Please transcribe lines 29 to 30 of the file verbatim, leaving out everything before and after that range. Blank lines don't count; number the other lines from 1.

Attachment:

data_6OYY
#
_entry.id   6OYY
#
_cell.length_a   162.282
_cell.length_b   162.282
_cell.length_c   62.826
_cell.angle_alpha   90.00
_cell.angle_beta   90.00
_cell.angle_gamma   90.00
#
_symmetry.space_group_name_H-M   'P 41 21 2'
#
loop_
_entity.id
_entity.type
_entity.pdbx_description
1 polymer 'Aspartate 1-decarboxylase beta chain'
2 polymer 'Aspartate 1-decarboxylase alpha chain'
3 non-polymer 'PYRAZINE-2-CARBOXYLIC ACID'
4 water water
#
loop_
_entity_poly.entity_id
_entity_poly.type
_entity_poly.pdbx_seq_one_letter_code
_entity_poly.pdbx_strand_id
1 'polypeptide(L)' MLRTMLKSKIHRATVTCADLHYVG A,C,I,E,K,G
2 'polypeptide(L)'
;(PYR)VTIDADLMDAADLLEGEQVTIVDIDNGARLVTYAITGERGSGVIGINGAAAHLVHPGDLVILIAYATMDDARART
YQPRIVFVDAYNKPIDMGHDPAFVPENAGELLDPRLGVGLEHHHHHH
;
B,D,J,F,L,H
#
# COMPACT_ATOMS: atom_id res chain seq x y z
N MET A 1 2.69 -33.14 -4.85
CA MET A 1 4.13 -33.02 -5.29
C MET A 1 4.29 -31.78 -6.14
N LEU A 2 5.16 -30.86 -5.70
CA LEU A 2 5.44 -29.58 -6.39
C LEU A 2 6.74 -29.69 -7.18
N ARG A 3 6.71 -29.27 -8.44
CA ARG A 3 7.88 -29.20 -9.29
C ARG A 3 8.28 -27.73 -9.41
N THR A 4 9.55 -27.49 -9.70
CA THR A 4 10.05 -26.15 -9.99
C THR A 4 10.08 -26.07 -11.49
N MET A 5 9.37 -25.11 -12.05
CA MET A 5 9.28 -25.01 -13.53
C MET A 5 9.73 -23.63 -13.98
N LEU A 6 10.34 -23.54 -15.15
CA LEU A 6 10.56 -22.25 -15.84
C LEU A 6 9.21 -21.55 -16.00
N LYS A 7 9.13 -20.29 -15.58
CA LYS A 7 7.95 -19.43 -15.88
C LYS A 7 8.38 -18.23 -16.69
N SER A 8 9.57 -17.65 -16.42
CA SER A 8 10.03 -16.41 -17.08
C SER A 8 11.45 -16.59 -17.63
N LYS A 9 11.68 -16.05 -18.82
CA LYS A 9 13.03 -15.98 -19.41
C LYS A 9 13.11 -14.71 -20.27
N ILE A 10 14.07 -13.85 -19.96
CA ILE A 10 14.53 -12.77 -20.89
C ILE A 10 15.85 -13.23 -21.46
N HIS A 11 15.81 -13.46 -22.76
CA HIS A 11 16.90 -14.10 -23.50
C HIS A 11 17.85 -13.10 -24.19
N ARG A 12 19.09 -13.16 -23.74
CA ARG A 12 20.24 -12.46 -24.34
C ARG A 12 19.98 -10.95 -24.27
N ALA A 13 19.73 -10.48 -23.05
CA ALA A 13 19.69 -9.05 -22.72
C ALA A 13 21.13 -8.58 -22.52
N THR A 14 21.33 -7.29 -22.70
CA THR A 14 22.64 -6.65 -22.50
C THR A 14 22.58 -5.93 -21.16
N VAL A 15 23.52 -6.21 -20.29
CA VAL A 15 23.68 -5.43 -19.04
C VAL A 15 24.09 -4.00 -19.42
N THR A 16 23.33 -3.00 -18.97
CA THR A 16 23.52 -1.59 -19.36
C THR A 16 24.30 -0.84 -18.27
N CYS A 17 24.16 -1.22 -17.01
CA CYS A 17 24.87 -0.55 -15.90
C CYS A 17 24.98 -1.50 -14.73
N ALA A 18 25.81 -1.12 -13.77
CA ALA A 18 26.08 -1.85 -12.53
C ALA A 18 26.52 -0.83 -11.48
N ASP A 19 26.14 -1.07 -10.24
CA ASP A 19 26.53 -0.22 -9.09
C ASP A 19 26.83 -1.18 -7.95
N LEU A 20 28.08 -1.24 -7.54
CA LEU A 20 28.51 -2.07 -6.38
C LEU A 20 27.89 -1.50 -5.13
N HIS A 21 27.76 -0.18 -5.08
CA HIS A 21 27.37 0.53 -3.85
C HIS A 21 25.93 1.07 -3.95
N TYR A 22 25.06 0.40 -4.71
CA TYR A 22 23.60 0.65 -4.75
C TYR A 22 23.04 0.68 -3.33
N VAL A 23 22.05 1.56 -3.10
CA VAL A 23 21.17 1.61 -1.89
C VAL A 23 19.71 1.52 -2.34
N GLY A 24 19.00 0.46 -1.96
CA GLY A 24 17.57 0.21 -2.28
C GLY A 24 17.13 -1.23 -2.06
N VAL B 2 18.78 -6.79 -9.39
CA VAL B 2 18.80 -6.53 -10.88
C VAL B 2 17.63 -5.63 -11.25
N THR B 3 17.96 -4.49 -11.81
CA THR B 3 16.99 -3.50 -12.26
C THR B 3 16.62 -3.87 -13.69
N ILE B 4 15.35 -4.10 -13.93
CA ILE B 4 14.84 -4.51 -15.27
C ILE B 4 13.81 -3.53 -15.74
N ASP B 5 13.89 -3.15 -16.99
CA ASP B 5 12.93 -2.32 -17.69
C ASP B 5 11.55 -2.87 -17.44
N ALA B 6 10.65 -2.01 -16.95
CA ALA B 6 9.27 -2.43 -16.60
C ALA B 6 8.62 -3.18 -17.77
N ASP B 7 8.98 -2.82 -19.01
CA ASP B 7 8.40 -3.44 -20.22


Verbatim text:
2 'polypeptide(L)'
;(PYR)VTIDADLMDAADLLEGEQVTIVDIDNGARLVTYAITGERGSGVIGINGAAAHLVHPGDLVILIAYATMDDARART